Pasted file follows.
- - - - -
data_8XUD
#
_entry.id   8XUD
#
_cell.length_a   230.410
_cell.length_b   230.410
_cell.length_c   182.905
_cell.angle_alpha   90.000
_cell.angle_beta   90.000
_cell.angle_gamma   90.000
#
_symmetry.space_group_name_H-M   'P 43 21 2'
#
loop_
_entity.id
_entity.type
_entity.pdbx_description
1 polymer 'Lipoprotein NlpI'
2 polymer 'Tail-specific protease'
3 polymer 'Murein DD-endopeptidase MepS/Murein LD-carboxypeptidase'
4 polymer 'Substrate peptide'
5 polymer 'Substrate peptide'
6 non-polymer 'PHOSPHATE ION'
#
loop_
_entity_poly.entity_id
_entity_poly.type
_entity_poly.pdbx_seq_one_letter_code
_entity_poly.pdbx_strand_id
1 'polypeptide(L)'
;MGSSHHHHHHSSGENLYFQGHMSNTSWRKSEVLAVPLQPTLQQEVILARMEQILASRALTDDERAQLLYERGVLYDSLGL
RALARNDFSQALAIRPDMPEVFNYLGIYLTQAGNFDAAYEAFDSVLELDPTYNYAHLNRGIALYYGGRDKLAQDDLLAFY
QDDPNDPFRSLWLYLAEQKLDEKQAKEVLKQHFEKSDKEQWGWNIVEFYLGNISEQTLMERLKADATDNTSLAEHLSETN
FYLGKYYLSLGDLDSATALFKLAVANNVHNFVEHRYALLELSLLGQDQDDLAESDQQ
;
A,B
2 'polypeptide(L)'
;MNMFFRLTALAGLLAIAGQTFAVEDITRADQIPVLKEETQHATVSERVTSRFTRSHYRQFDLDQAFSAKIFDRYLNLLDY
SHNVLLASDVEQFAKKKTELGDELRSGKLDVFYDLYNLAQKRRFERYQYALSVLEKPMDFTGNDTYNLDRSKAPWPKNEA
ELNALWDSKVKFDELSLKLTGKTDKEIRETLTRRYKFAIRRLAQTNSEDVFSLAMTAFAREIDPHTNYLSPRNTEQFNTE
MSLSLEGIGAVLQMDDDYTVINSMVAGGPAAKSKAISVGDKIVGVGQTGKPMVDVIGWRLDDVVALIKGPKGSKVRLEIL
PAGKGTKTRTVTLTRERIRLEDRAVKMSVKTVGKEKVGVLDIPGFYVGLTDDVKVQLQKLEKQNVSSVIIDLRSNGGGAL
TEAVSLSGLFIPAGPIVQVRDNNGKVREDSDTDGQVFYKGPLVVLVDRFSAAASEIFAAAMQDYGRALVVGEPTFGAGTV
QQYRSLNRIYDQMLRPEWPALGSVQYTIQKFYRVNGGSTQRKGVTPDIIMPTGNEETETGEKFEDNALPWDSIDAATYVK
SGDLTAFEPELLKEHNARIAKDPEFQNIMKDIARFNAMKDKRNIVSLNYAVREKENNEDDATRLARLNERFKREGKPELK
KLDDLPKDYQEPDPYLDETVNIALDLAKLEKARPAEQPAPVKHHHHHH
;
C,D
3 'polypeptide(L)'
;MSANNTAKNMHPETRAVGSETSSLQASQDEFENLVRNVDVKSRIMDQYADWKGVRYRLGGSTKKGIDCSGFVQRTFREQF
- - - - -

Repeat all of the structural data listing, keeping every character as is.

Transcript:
data_8XUD
#
_entry.id   8XUD
#
_cell.length_a   230.410
_cell.length_b   230.410
_cell.length_c   182.905
_cell.angle_alpha   90.000
_cell.angle_beta   90.000
_cell.angle_gamma   90.000
#
_symmetry.space_group_name_H-M   'P 43 21 2'
#
loop_
_entity.id
_entity.type
_entity.pdbx_description
1 polymer 'Lipoprotein NlpI'
2 polymer 'Tail-specific protease'
3 polymer 'Murein DD-endopeptidase MepS/Murein LD-carboxypeptidase'
4 polymer 'Substrate peptide'
5 polymer 'Substrate peptide'
6 non-polymer 'PHOSPHATE ION'
#
loop_
_entity_poly.entity_id
_entity_poly.type
_entity_poly.pdbx_seq_one_letter_code
_entity_poly.pdbx_strand_id
1 'polypeptide(L)'
;MGSSHHHHHHSSGENLYFQGHMSNTSWRKSEVLAVPLQPTLQQEVILARMEQILASRALTDDERAQLLYERGVLYDSLGL
RALARNDFSQALAIRPDMPEVFNYLGIYLTQAGNFDAAYEAFDSVLELDPTYNYAHLNRGIALYYGGRDKLAQDDLLAFY
QDDPNDPFRSLWLYLAEQKLDEKQAKEVLKQHFEKSDKEQWGWNIVEFYLGNISEQTLMERLKADATDNTSLAEHLSETN
FYLGKYYLSLGDLDSATALFKLAVANNVHNFVEHRYALLELSLLGQDQDDLAESDQQ
;
A,B
2 'polypeptide(L)'
;MNMFFRLTALAGLLAIAGQTFAVEDITRADQIPVLKEETQHATVSERVTSRFTRSHYRQFDLDQAFSAKIFDRYLNLLDY
SHNVLLASDVEQFAKKKTELGDELRSGKLDVFYDLYNLAQKRRFERYQYALSVLEKPMDFTGNDTYNLDRSKAPWPKNEA
ELNALWDSKVKFDELSLKLTGKTDKEIRETLTRRYKFAIRRLAQTNSEDVFSLAMTAFAREIDPHTNYLSPRNTEQFNTE
MSLSLEGIGAVLQMDDDYTVINSMVAGGPAAKSKAISVGDKIVGVGQTGKPMVDVIGWRLDDVVALIKGPKGSKVRLEIL
PAGKGTKTRTVTLTRERIRLEDRAVKMSVKTVGKEKVGVLDIPGFYVGLTDDVKVQLQKLEKQNVSSVIIDLRSNGGGAL
TEAVSLSGLFIPAGPIVQVRDNNGKVREDSDTDGQVFYKGPLVVLVDRFSAAASEIFAAAMQDYGRALVVGEPTFGAGTV
QQYRSLNRIYDQMLRPEWPALGSVQYTIQKFYRVNGGSTQRKGVTPDIIMPTGNEETETGEKFEDNALPWDSIDAATYVK
SGDLTAFEPELLKEHNARIAKDPEFQNIMKDIARFNAMKDKRNIVSLNYAVREKENNEDDATRLARLNERFKREGKPELK
KLDDLPKDYQEPDPYLDETVNIALDLAKLEKARPAEQPAPVKHHHHHH
;
C,D
3 'polypeptide(L)'
;MSANNTAKNMHPETRAVGSETSSLQASQDEFENLVRNVDVKSRIMDQYADWKGVRYRLGGSTKKGIDCSGFVQRTFREQF